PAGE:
Think about this: This is possibly the worse bond return in 47 years, and the return is only down 15%.
If you have a 60% equity and 40% bond allocation, you would be down 19.8% instead of the full force. Yes… 19.8% is still substantial, but in my opinion, your portfolio still gets the cushioning effect.
How can a Bond Index fund recover?
Maybe many investors are worried about bond funds because they are not in control. If they bought individual bonds instead, they knew that if the issuer of the bonds didn’t default on their coupon and principal payments, they wouldn’t lose money.
They have no control over the bond fund they invest in and, therefore, have to live in an anxious environment where they do not see a way out of these unprecedented bond losses.
If you have invested in an Index bond fund such as the iShares Core Global Aggregate Bond UCITS ETF (hedged to USD, ticker: AGGU), there is a clear mandate to mimic the Bloomberg Global Aggregate Bond Index, which has a clear methodology of what bonds to invest in, how they hold, rebalance and reinvest.
They will not trade their bonds in and out unless there is a mass fund liquidation exercise. When the bonds are held close to maturity, the value of the bonds returns to par, the fund does not lose money, and the bonds are typically sold off without capital loss.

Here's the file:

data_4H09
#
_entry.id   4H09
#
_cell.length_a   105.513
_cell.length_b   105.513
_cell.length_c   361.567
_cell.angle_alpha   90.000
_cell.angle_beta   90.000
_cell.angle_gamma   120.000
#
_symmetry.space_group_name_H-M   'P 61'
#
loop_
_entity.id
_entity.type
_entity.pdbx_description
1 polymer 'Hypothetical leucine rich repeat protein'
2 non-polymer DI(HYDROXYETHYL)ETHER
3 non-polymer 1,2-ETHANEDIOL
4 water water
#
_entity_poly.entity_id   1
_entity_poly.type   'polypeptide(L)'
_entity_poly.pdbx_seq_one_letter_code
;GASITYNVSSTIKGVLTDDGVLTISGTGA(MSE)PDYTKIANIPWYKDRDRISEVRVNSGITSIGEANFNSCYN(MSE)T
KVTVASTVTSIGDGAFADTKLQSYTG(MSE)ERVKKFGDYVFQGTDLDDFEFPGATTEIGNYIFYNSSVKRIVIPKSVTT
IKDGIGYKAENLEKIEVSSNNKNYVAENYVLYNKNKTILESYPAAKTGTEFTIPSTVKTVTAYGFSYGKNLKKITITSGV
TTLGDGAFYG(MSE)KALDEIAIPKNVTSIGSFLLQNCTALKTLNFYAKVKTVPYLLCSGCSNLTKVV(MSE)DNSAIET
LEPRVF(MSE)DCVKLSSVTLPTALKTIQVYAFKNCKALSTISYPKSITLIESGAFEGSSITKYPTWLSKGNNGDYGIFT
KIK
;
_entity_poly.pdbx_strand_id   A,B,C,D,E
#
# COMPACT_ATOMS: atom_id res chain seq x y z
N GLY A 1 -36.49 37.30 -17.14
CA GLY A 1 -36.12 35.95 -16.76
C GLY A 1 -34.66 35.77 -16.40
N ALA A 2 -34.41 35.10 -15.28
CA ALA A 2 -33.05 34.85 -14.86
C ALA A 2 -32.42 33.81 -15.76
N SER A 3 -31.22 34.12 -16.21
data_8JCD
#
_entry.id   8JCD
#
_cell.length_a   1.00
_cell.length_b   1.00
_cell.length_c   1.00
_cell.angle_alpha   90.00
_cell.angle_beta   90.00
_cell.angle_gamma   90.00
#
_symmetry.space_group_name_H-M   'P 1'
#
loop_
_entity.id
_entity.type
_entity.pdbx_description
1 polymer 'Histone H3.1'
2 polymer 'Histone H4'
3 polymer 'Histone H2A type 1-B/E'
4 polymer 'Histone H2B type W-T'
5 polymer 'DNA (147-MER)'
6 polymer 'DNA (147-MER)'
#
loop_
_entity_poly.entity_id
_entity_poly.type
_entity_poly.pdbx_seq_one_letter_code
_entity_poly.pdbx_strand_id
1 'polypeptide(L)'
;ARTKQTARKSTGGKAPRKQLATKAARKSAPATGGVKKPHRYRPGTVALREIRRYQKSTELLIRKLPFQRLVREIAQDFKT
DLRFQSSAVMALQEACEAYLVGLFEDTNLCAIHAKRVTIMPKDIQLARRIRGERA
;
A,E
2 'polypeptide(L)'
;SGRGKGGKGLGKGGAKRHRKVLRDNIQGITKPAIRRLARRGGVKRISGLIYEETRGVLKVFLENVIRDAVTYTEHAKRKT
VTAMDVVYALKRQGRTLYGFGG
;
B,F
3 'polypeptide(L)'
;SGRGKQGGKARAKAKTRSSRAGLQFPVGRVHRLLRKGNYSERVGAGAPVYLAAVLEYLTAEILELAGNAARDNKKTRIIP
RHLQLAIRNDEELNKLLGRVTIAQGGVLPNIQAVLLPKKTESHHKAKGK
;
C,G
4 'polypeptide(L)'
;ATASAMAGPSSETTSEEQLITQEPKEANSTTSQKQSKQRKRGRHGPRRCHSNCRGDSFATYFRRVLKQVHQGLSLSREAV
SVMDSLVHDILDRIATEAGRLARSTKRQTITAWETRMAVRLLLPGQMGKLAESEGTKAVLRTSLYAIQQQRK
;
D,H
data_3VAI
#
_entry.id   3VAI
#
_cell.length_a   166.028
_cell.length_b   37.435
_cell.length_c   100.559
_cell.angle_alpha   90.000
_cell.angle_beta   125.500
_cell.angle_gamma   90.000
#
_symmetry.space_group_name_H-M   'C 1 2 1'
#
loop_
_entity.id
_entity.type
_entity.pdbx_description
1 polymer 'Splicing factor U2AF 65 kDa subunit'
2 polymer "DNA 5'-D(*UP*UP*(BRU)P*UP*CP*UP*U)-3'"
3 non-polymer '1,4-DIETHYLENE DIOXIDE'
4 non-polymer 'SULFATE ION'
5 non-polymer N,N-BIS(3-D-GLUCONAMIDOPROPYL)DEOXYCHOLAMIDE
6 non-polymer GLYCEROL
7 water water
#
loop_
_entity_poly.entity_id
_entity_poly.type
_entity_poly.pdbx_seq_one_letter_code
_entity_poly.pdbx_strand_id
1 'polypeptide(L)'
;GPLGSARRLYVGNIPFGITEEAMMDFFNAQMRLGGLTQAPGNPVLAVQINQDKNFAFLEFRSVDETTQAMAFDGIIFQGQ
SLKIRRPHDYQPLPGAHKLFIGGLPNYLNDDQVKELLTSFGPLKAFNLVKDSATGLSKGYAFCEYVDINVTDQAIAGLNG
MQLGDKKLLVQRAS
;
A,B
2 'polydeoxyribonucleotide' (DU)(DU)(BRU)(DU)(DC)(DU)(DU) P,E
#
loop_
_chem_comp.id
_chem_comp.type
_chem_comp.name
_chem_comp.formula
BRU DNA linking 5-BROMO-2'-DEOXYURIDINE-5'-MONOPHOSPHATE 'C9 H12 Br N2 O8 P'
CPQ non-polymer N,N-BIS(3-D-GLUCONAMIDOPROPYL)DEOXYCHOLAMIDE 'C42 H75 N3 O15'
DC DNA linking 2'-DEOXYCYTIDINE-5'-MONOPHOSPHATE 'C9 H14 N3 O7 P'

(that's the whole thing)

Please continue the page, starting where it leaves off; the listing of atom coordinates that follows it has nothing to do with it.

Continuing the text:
The proceeds from that bond are reinvested in a bond of the same credit quality of the same duration.
Now, because interest rates are higher, the proceeds are reinvested in bonds with higher coupons, yield to maturity.
Dimensional presented the following case study to illustrate how a rise in interest rate can be very beneficial to the bond fund investor:
In the case study, the bond’s effective duration is five years. The investor has an investment time horizon of twenty years. At the start of the case study, the prevailing interest rate is 1%, and the portfolio is worth $100,000.
Dimensional simulated two scenarios. In the first scenario, the prevailing interest rate remains at 1% throughout the entire period.